Initially we had foreseen to first do a small pre-seed round with business angels. We already had an oral commitment of one to fund us and were looking for other interested parties. Over the summer of 2021 we got funded by VLAIO, a Flemish governmental organisation for innovation and valorisation. Technically, it was not a funding round but it enabled us to extend our runway and skip the “business angel” round. Therefore, we directly went for a pre-seed round with a venture capital fund Qbic.

Close work with our first investors

Qbic expected us to showcase minimal commercial traction. So, we started to focus on getting paid proof of concepts with interested parties. Before entering the “bootcamp” phase with us, our investors wanted us to finalise the spin-off procedure. During this phase which lasted for around 3 months they were narrowly following up on the progress before continuing to deal negotiation. Having fulfilled all the criteria required, we got a green light. We then used Qbic’s willingness to invest to attract another investor, finance&invest.brussels, which decided to co-invest with Qbic.

Our startup journey has only begun, and although the road ahead is paved with successes, failures and additional funding rounds we figured we’d share 5 things that we believe made the difference in raising a pre-seed round with VCs.

*Have a look at the glossary at the end of this article if you’re unfamiliar with any of the terminology we’re using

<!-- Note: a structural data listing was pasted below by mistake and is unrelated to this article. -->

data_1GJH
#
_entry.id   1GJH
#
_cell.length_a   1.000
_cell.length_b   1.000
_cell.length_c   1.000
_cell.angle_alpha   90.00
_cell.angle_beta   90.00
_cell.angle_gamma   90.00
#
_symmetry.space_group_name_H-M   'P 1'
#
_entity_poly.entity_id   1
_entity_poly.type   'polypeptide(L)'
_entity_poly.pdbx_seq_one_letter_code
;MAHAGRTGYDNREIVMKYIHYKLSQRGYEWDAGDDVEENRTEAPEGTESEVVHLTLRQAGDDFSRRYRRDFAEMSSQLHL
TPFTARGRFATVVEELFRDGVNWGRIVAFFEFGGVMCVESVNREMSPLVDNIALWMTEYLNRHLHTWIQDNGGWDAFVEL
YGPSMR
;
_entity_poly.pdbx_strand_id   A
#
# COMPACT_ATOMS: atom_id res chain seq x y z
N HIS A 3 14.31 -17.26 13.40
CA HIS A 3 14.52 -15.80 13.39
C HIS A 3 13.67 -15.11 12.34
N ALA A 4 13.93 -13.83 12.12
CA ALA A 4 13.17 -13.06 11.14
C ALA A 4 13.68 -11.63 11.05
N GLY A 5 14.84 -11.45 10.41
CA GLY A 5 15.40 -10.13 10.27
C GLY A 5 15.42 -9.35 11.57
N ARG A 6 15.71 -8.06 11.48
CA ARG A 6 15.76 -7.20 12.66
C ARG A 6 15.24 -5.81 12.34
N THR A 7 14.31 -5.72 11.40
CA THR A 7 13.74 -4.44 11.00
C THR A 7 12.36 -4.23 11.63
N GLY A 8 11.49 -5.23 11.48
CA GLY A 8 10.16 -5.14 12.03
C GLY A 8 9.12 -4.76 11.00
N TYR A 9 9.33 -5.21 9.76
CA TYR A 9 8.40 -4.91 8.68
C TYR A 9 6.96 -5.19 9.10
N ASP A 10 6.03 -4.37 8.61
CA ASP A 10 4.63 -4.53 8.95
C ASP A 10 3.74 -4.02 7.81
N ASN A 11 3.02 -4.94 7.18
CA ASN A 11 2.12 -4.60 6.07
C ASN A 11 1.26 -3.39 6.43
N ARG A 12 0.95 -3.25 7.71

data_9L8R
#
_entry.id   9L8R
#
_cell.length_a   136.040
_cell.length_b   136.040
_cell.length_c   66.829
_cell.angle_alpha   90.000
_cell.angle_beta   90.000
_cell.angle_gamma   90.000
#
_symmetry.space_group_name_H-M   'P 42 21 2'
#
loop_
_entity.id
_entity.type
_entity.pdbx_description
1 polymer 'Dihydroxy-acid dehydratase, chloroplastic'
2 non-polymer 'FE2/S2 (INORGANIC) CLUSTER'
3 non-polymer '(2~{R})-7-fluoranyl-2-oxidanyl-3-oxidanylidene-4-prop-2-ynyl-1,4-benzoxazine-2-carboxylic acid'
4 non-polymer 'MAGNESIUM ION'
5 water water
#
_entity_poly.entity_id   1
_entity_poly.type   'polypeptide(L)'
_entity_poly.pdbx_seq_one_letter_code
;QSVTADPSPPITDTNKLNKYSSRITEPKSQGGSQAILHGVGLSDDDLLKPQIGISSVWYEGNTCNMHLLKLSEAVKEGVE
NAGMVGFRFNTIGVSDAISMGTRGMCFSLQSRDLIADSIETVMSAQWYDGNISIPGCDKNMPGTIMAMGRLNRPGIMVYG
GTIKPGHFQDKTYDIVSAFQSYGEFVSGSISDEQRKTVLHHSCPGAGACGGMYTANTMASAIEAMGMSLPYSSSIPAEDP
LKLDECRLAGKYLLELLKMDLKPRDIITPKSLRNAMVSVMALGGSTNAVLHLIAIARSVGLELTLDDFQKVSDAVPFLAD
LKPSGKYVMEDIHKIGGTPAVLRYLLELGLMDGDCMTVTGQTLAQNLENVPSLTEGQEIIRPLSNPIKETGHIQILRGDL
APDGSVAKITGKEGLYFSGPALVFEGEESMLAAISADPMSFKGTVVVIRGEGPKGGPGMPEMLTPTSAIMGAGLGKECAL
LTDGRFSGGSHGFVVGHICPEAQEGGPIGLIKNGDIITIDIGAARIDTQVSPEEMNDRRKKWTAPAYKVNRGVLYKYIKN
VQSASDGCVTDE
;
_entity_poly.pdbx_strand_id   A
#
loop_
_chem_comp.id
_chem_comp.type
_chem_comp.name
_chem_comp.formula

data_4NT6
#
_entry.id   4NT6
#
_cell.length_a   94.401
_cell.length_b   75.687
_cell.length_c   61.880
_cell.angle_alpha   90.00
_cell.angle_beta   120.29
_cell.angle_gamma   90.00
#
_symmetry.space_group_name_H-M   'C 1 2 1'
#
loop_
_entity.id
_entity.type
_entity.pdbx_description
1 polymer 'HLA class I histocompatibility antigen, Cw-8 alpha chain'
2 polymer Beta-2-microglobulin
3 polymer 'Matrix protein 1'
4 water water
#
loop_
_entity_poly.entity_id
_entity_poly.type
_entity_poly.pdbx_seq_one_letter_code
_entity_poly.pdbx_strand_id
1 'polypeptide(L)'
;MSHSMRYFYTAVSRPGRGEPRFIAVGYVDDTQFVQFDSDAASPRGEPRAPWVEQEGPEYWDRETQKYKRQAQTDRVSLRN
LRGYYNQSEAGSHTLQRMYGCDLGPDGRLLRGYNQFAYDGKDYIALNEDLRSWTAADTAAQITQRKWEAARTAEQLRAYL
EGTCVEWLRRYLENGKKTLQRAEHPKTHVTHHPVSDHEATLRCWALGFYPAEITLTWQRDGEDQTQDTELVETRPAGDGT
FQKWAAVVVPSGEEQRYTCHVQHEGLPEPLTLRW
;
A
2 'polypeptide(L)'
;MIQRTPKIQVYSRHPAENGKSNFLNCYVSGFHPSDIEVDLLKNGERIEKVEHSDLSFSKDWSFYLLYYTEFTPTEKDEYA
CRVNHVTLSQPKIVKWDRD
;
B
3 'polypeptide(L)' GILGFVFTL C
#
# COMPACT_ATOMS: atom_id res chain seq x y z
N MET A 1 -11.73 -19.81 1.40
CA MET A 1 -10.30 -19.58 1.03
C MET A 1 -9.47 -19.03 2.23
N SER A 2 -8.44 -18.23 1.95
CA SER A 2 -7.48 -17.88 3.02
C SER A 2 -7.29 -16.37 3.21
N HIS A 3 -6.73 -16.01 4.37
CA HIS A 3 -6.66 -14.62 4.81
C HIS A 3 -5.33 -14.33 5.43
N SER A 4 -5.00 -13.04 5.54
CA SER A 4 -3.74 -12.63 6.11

1.  Act as if you are a salesperson 

Fundraising is essentially a sales process. And that's the kind of attitude you should acquire at the very start. This will come in handy when you structure your plan of actions and will put you in the right mood when reaching out, talking to and getting feedback from investors.

Similarly to “typical sales", you want to create a process for your outreach to investors: what is my message going to be, which channels will I be using to contact investors. You’ll want to try out various processes, measure how they are doing and optimise accordingly.

Present the VCs with a solid competitive advantage of yours. Why should they invest in you? Why should others buy your product? There’s plenty of posts describing what a good VC pitch contains, but in the end you need to explain what the problem is you’re solving, why it’s a big problem, why you’re the right team to solve it and why the time to solve/invest in this is now.

2. Consistently say what you do, do what you say